Lance McAlister

Lance McAlister

Lance McAlister covers everything in Cincinnati sports! Host of sports talk on Cincinnati News Radio 700WLW and ESPN 1530!Full Bio


Say it with me: Super Bowl Saturday Night

This is a crusade I pick up every few years on Sports Talk.

Why is the Super Bowl on Sunday? Because that is the way it has always been. Well, 'because' is not an answer.

I know the Super Bowl is a cultural event. Well, times change. Time to move the biggest game in sports to Saturday night. 

Just say it out loud: Super Bowl Saturday Night. It's got a nice right to it, doesn't it?

The Super Bowl kicks off at 6:30PM and usually ends close to 11:00PM.

Move the Super Bowl to Saturday night and adults would not have to worry about leaving a Super Bowl party early in order to get to bed for work the next day.

Think of the joy of waking up from a Super Bowl party on Sunday morning rather than to a work day on Monday morning. 

What work really gets done on Monday following the game? A recent survey found 1.5 million people were expected to call in sick the Monday after the game. Other surveys indicate the day after the Super Bowl is a “productivity killer for employers,” with companies losing almost $300 million in wages for every 10 minutes workers spend talking about the game and commercials or watching highlights.

No other sports are happening on Saturday night that would put a dent in Super Bowl viewership.

I've often heard about college and H.S. basketball games. Solution: Move them.

I know, I will get cries that TV ratings will take a hit if the game is moved to Saturday night. Do you honestly think people won't watch the Super Bowl on a Saturday night?

People are already watching and following the game in many different ways that TV ratings are trying to account fo, from a computer, to tablet, phone and sports bars.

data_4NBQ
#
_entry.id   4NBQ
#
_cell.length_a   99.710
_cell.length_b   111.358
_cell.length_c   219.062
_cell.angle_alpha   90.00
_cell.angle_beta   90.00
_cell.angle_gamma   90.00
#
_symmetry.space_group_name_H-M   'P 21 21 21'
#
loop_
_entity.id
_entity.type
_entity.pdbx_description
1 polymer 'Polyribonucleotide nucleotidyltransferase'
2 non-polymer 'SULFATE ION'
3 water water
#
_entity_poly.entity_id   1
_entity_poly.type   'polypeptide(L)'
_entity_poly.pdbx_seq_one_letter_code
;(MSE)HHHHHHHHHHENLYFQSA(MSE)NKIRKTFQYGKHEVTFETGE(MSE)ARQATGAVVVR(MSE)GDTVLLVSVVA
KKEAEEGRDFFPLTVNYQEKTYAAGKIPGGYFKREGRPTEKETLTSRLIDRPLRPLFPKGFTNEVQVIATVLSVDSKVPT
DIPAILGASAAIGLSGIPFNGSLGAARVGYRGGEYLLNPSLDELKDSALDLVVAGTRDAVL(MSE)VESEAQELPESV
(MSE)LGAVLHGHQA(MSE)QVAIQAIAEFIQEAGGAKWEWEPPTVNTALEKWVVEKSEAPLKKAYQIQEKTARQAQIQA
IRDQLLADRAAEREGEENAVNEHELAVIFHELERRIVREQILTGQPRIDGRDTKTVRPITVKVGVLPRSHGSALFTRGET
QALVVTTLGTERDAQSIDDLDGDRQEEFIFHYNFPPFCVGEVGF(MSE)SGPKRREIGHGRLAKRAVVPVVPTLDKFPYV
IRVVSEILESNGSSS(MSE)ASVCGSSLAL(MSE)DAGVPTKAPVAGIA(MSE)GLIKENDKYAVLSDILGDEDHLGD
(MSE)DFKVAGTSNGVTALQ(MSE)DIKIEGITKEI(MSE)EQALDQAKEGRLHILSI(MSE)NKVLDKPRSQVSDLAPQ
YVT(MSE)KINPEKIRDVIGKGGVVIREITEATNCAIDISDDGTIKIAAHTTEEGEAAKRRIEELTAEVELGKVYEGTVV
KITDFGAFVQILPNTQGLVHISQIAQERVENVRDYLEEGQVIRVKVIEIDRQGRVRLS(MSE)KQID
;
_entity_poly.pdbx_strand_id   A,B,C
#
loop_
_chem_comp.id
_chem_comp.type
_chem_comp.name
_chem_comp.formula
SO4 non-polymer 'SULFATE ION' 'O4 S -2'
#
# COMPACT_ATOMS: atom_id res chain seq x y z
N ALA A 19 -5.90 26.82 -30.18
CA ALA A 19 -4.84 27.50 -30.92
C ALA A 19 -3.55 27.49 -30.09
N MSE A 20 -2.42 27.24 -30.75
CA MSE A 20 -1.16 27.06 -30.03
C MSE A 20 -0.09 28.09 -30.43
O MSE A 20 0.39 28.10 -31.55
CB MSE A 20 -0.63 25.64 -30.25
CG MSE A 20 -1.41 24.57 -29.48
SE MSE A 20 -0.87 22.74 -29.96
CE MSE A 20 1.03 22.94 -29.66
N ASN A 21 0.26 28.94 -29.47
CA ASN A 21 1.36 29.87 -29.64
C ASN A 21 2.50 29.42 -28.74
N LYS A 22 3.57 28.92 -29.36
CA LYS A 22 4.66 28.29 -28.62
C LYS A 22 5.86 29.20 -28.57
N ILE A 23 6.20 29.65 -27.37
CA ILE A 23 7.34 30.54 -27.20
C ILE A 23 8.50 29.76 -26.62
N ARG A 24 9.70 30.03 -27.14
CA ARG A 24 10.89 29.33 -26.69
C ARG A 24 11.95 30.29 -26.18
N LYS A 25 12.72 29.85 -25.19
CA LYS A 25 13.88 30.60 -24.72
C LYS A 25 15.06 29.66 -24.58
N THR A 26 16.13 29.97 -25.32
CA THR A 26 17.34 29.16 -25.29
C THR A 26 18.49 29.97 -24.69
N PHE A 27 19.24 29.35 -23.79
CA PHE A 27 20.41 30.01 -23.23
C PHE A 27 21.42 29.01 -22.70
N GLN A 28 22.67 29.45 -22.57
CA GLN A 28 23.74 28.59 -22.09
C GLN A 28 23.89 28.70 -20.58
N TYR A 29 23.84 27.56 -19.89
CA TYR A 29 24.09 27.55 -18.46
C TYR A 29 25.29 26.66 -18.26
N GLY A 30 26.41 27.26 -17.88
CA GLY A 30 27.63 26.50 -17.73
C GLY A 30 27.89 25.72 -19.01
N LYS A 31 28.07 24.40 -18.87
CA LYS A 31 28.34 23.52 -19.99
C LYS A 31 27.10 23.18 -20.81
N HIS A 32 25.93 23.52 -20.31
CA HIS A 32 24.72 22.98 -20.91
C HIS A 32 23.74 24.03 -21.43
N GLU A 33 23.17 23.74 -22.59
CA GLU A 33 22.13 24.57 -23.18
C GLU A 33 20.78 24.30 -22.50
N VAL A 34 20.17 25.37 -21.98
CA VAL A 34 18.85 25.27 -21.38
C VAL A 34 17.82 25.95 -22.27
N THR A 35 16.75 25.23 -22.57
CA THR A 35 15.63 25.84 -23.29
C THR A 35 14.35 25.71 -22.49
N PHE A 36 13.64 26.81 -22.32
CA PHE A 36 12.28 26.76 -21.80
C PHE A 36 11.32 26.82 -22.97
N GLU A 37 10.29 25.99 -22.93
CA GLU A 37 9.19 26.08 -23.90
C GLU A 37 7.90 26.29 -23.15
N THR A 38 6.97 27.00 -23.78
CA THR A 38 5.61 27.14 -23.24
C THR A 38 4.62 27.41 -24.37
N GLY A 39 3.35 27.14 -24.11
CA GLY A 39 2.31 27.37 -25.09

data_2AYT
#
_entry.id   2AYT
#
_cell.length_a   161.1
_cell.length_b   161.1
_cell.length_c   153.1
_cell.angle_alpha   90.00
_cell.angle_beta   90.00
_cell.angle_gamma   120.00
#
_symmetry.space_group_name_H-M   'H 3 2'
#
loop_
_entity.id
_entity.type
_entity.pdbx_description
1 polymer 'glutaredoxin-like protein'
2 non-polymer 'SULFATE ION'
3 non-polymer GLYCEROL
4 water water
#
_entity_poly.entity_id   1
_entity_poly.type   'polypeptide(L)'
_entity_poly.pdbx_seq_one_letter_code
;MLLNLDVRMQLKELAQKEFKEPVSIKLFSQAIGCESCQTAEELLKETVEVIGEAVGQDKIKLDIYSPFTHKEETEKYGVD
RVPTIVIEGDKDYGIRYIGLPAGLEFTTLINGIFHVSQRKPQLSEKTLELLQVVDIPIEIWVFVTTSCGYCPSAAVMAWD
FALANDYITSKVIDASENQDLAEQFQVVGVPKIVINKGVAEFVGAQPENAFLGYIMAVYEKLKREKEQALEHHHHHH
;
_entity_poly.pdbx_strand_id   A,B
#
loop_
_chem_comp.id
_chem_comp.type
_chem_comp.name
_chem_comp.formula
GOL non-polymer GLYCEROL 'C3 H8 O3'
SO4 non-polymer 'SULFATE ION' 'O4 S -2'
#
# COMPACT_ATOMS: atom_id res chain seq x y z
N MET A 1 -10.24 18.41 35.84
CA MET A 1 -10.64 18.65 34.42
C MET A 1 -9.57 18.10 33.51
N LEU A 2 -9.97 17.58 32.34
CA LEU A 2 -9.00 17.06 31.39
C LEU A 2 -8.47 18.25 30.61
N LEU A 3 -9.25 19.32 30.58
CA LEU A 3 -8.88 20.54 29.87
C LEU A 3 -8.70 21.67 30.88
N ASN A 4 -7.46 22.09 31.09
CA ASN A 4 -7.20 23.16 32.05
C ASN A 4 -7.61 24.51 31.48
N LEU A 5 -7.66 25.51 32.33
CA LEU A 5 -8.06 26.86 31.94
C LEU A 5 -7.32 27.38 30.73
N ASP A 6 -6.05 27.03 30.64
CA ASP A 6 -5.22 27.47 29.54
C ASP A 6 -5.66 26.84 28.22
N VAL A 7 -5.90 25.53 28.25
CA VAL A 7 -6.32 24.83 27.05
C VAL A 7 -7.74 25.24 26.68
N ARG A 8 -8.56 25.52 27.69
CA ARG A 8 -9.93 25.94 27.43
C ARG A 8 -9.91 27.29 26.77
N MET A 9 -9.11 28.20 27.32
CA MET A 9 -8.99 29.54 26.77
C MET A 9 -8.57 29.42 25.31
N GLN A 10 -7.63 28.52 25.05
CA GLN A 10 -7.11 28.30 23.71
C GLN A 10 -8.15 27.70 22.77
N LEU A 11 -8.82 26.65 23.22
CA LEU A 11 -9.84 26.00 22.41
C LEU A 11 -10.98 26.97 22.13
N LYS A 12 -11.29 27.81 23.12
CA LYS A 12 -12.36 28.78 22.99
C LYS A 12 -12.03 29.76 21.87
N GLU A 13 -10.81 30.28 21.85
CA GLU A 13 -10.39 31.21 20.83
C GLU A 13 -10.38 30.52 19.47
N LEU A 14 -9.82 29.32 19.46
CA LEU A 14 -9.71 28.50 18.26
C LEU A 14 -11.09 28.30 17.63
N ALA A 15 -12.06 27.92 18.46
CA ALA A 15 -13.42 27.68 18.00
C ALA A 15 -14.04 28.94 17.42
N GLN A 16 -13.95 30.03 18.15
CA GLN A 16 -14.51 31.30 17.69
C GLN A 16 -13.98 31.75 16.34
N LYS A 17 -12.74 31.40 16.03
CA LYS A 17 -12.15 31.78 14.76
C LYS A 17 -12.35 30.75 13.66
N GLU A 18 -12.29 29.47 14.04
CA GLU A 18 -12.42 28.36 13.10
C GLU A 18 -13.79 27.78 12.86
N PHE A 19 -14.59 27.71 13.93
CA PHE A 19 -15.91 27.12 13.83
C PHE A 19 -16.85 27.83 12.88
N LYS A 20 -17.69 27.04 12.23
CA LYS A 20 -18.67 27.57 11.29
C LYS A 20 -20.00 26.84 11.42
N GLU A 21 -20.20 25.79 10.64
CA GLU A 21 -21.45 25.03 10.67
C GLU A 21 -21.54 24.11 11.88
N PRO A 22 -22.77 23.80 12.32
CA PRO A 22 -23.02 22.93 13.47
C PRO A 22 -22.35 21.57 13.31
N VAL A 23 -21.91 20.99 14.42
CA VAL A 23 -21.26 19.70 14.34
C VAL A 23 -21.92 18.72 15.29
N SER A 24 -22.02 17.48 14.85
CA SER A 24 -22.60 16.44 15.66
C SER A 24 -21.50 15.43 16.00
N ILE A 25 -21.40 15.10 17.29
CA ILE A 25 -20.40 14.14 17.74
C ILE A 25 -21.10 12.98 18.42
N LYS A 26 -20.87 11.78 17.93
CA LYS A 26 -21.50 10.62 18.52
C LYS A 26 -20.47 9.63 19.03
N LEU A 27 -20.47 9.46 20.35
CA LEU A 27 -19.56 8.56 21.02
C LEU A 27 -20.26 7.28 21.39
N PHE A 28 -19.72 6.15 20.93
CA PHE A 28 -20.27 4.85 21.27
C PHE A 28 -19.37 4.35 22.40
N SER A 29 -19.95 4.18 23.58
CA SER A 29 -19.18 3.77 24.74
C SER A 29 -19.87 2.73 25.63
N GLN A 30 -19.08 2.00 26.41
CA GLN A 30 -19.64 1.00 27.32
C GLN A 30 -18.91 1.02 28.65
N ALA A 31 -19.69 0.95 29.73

Two years ago, Roger Goodell told the NFL Network: "That idea has been around for a long time, people have talked about that. The reason we haven't done it in the past is simply just from an audience standpoint. The audiences on Sunday night are so much larger. Fans want to have the best opportunity to be able to see the game and we want to give that to them, so Sunday night is a better night."

League spokesman Brian McCarthy has said in recent years. "The concept of playing the Super Bowl on a Sunday has worked well and we don't anticipate moving away from this tradition. Fans expect to see the Super Bowl on a Sunday, the day on which 89.2 percent of NFL games are played."

I'm calling BS. The NFL already has two playoff weekends with games played on Saturday and there was a Monday night playoff game this year. Let's face it, the NFL could play the Super Bowl during lunch hour on a Tuesday and people would watch.

What about the global aspect of exposing the NFL? If the Super Bowl finishes near 11pm eastern on a Sunday night, that means British fans must stay up until around 4AM Monday to watch live. Granted, no matter when the game is played, not all parts of the world will be satisfied.

Moving the game a day earlier would take away a chunk of money spent in host cities every year, from shorter hotel stays to less money spent on meals and entertainment. Most people attending the Super Bowl on a Sunday arrive on Friday and go home Monday morning. But which number is greater: Fans attending the game or fans watching the game? Worry about the greater good.

Super Bowl Saturday parties would become bigger events and party hosts would buy more food and beverages to take care of a greater number of guests that are staying longer, which would benefit grocery stores and other merchants.

What's the big deal? At least try a Super Bowl Saturday night.

There is no legit downside. Say it with me:  Super Bowl Saturday Night

What do you think? Join our conversation HERE.

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